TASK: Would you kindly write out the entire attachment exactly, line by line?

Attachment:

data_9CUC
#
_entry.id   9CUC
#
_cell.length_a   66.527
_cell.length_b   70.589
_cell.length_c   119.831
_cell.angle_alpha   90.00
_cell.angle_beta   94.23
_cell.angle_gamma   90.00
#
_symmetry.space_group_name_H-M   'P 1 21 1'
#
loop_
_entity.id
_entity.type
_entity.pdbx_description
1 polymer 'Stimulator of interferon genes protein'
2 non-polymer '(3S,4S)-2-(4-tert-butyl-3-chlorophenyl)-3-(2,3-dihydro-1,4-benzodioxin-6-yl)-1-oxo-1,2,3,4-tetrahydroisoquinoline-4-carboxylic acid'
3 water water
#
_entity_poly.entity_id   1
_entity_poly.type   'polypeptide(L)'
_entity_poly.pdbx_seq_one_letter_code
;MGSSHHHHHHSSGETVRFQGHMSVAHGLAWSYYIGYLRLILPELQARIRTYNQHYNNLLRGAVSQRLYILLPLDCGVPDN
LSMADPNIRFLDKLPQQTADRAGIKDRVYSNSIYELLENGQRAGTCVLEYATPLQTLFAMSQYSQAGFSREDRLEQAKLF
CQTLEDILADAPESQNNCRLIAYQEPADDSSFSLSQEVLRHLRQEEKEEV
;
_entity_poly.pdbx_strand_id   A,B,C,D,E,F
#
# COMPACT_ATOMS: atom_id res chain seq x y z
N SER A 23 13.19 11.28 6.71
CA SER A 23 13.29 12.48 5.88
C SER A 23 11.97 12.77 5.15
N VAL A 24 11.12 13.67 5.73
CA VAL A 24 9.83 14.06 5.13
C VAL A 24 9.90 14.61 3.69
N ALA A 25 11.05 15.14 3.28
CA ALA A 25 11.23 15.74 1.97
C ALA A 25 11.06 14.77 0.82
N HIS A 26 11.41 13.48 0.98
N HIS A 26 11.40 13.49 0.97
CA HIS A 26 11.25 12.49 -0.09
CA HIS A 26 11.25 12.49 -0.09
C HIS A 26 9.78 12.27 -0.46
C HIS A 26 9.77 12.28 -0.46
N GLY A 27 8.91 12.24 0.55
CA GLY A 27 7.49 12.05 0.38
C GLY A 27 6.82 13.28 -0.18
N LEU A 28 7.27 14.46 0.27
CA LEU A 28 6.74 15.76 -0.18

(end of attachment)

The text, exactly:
data_9CUC
#
_entry.id   9CUC
#
_cell.length_a   66.527
_cell.length_b   70.589
_cell.length_c   119.831
_cell.angle_alpha   90.00
_cell.angle_beta   94.23
_cell.angle_gamma   90.00
#
_symmetry.space_group_name_H-M   'P 1 21 1'
#
loop_
_entity.id
_entity.type
_entity.pdbx_description
1 polymer 'Stimulator of interferon genes protein'
2 non-polymer '(3S,4S)-2-(4-tert-butyl-3-chlorophenyl)-3-(2,3-dihydro-1,4-benzodioxin-6-yl)-1-oxo-1,2,3,4-tetrahydroisoquinoline-4-carboxylic acid'
3 water water
#
_entity_poly.entity_id   1
_entity_poly.type   'polypeptide(L)'
_entity_poly.pdbx_seq_one_letter_code
;MGSSHHHHHHSSGETVRFQGHMSVAHGLAWSYYIGYLRLILPELQARIRTYNQHYNNLLRGAVSQRLYILLPLDCGVPDN
LSMADPNIRFLDKLPQQTADRAGIKDRVYSNSIYELLENGQRAGTCVLEYATPLQTLFAMSQYSQAGFSREDRLEQAKLF
CQTLEDILADAPESQNNCRLIAYQEPADDSSFSLSQEVLRHLRQEEKEEV
;
_entity_poly.pdbx_strand_id   A,B,C,D,E,F
#
# COMPACT_ATOMS: atom_id res chain seq x y z
N SER A 23 13.19 11.28 6.71
CA SER A 23 13.29 12.48 5.88
C SER A 23 11.97 12.77 5.15
N VAL A 24 11.12 13.67 5.73
CA VAL A 24 9.83 14.06 5.13
C VAL A 24 9.90 14.61 3.69
N ALA A 25 11.05 15.14 3.28
CA ALA A 25 11.23 15.74 1.97
C ALA A 25 11.06 14.77 0.82
N HIS A 26 11.41 13.48 0.98
N HIS A 26 11.40 13.49 0.97
CA HIS A 26 11.25 12.49 -0.09
CA HIS A 26 11.25 12.49 -0.09
C HIS A 26 9.78 12.27 -0.46
C HIS A 26 9.77 12.28 -0.46
N GLY A 27 8.91 12.24 0.55
CA GLY A 27 7.49 12.05 0.38
C GLY A 27 6.82 13.28 -0.18
N LEU A 28 7.27 14.46 0.27
CA LEU A 28 6.74 15.76 -0.18